Nature Conservation – achievements and challenges within its first four years
expand article infoKlaus Henle, Pavel Stoev§, Lyubomir Penev§
‡ Helmholtz Centre for Environmental Research - UFZ, Leipzig, Germany
§ Pensoft Publishers & Bulgarian Academy of Sciences, Sofia, Bulgaria
Open Access

To be effective, research on natural resource management and conservation must be communicated to practitioners involved in hands-on conservation efforts and to policy makers. However, the results of scientific research are often not readily applied in management. Likewise, many applied conservation schemes do not reflect current research knowledge. The “knowledge-implementation-gap” (Knight et al. 2008) is becoming increasingly obvious. As a consequence, the 10th Party of the Convention on Biological Diversity, in Nagoya held in October 2010, identified a strengthened link between science and policy as an explicit target (http://www.cbd.int/sp/targets/). This requires new alliances between science, economics, policy makers, and natural resource managers (Briggs and Knight 2011).

Four years ago the journal Nature Conservation was established to address these challenges (Henle et al. 2012). It had and still has as a major goal to support synergistic interactions among scientists, policy-makers and managers. This is a practical task. The knowledge base of conservation biologists is already extensive, and the numbers of experienced practitioners are increasing around the world. The task is to bring different specialists together and create a forum that supports knowledgeable practices, and to learn from the experience – successes and failures – of all parties. The journal specifically aims at strengthening the link between science, policy and management by publishing timely, innovative papers with clear practical relevance.

Strengthening the link between science, policy and management is not only a major challenge for applied biodiversity conservation (Carmen et al. 2015) but also for journals, especially new ones. Scientists are primarily rewarded for the number of publications in international journals with high impact factors (Alberts 2013). However, many of these journals are not accessible to those working in nature conservation management or policy. Achievements in the transfer of knowledge from science to policy and applied nature conservation are more difficult to measure. These difficulties were faced initially also by Nature Conservation. In the first three years it was challenging to obtain a sufficiently larger number of articles that were both scientifically of high quality and at the same time highly relevant for nature conservation.

Despite these challenges Nature Conservation managed to publish 12, 13, and 13 articles in 2012, 2013, and 2014. The number grew to 21 in 2015, and after the acceptance for tracking by two of the largest abstract and citation databases of peer-reviewed literature Thomson Reuters’ Web-of-Science and Scopus, the number of submissions has recently increased. The rejection rate in the first four years was 60%. Most of the published articles were research articles (Fig. 1). Although there is some geographic bias in the submission of articles, we are proud that the geographic origin of authors is very broad, already comprising authors from 38 countries (Fig. 2). An overview of the most productive authors can be found at http://natureconservation.pensoft.net/most_productive_authors.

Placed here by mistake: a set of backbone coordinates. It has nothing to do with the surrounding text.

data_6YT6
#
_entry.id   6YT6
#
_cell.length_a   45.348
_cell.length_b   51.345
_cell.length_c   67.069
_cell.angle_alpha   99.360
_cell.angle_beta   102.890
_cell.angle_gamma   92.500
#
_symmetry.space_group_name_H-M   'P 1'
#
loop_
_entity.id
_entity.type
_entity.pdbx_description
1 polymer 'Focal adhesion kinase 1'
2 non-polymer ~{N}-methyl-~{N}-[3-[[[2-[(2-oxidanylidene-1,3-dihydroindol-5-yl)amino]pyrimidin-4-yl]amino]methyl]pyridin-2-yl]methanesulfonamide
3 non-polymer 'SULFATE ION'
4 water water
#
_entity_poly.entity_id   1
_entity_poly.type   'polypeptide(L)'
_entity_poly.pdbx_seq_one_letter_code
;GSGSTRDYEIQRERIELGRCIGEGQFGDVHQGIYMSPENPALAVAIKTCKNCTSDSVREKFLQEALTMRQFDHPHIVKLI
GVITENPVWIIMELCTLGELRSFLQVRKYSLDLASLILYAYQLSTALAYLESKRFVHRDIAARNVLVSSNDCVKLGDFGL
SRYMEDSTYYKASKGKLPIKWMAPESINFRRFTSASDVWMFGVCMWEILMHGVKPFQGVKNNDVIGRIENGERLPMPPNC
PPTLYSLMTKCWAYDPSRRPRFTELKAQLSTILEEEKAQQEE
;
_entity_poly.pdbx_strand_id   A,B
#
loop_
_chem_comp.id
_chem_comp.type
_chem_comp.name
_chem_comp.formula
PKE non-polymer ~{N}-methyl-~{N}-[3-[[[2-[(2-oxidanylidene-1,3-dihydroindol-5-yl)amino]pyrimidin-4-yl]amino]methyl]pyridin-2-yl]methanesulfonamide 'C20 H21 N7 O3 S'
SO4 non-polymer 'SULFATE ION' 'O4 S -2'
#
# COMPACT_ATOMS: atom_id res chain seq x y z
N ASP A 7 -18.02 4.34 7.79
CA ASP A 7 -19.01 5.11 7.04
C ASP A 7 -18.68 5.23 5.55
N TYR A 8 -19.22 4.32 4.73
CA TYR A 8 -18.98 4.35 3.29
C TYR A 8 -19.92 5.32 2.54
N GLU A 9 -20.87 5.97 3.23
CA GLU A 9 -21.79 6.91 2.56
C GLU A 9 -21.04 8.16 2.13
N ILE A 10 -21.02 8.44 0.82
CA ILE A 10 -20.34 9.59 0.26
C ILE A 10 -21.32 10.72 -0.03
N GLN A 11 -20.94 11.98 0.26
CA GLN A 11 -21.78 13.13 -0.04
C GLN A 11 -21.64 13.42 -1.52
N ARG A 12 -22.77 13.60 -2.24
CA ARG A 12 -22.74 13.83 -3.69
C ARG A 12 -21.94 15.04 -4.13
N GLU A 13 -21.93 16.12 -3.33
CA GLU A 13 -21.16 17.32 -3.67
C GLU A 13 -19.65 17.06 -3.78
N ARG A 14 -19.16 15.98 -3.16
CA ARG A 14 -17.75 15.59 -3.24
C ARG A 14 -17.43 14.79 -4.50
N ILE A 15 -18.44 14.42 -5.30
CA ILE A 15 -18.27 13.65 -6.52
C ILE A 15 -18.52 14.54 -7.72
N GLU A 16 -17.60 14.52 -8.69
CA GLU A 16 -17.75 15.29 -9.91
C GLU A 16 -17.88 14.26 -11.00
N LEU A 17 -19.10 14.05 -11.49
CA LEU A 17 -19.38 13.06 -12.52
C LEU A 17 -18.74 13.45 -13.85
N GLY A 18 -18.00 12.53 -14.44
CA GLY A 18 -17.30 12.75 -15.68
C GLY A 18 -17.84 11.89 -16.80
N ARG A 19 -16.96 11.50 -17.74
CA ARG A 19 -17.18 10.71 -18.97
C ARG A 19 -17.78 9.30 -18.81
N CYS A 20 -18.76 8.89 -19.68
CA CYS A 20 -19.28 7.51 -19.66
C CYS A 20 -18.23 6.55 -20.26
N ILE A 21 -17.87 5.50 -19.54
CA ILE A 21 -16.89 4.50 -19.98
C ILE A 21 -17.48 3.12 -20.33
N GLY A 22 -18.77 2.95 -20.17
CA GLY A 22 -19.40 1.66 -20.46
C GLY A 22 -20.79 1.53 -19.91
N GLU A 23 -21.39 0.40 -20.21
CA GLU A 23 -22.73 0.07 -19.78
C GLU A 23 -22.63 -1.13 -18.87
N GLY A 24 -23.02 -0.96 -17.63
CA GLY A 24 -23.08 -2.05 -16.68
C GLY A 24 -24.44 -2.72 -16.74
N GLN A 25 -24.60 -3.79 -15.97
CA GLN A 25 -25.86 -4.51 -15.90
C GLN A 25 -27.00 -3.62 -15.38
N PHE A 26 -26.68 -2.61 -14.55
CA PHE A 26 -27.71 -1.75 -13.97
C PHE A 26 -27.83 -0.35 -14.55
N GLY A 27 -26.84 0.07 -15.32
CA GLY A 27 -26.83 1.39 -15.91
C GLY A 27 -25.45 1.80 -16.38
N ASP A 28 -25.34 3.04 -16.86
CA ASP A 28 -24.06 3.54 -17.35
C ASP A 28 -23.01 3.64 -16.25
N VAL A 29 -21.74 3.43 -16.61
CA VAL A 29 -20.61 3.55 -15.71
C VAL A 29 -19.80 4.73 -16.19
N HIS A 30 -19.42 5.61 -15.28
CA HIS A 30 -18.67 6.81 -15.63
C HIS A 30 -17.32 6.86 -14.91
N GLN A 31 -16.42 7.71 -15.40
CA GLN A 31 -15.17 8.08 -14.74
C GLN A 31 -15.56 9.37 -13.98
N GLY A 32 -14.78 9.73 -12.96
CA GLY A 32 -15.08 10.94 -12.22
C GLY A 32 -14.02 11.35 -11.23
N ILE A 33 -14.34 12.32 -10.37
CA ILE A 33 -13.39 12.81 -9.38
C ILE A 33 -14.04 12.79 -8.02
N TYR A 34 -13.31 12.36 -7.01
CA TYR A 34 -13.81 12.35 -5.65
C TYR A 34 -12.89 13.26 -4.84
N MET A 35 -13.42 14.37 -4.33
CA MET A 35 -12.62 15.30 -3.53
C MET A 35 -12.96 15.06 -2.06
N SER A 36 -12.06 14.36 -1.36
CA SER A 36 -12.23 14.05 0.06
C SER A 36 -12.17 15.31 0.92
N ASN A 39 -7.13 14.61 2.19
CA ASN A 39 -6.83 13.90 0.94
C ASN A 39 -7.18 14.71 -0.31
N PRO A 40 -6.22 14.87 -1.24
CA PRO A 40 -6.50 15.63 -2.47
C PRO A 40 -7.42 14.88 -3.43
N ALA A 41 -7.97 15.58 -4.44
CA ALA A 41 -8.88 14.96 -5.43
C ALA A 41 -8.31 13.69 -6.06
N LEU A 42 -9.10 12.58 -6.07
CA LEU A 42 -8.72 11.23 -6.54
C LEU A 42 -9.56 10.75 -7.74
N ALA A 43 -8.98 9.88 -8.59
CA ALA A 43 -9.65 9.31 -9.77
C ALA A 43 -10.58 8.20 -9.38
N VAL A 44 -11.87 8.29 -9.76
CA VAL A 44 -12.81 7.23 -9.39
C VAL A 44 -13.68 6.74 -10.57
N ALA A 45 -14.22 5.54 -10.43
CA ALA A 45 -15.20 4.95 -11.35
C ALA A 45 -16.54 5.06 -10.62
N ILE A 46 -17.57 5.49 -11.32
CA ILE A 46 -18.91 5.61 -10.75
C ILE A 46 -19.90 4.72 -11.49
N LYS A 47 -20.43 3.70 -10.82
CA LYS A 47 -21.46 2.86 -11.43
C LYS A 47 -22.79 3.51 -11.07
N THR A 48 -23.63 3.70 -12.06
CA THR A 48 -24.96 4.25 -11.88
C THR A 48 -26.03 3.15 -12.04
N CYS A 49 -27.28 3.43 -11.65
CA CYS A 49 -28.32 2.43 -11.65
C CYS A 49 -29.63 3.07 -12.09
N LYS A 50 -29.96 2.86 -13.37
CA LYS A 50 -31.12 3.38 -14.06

Figure 1.

Distribution of published articles by type.

Figure 2.

Distribution of authors by origin.

The two most frequently viewed articles published in the first four years is by van Sway et al. (2012) on the Dos and Don’ts for the butterflies of the Habitats Directive of the European Union (viewed 17978 times) and by Kideghesho et al. (2013) on challenges in biodiversity conservation in Tanzania (viewed 14384 times). A further list of frequently viewed articles can be found at http://natureconservation.pensoft.net/browse_journal_articles?sortby=1. The large number of views indicate that these papers are viewed also by those working in or interested in applied nature conservation.

Nature Conservation specifically facilitates authors in generating impact in applied nature conservation. The Public Relations team of Pensoft supports authors in generating news stories on papers that appeared in Nature Conservation. For example, news stories on the illegal trade of the Indian star tortoises were published, among others, in The Guardian, National Geographic, Science News Magazine. The butterfly publication of van Sway et al. (2012) was featured in the European Research and Development Information Service (CORDIS). Similarly, press releases on Eurekalert obtained high numbers of views by science journalists e.g., “Aging nestling Carnaby’s cockatoo, Calyptorhynchus latirostris, and estimating the timing and length of the breeding season” (2,932 views) and “A critical review of the Mediterranean sea turtle rescue network: a web looking for a weaver” (2,612 views).

Quality journals cannot exist without authors profiting from publishing in the journal and without the voluntary work of reviewers and editors. We are deeply grateful to all the reviewers and editors (named at http://natureconservation.pensoft.net/most_active_reviewers and http://natureconservation.pensoft.net/most_active_editors) that helped achieving a timely evaluation of all published articles.

We hope that our readers enjoy the publications in Nature Conservation and will consider submitting manuscripts that may make a difference for biodiversity policy and management and nature conservation at large.


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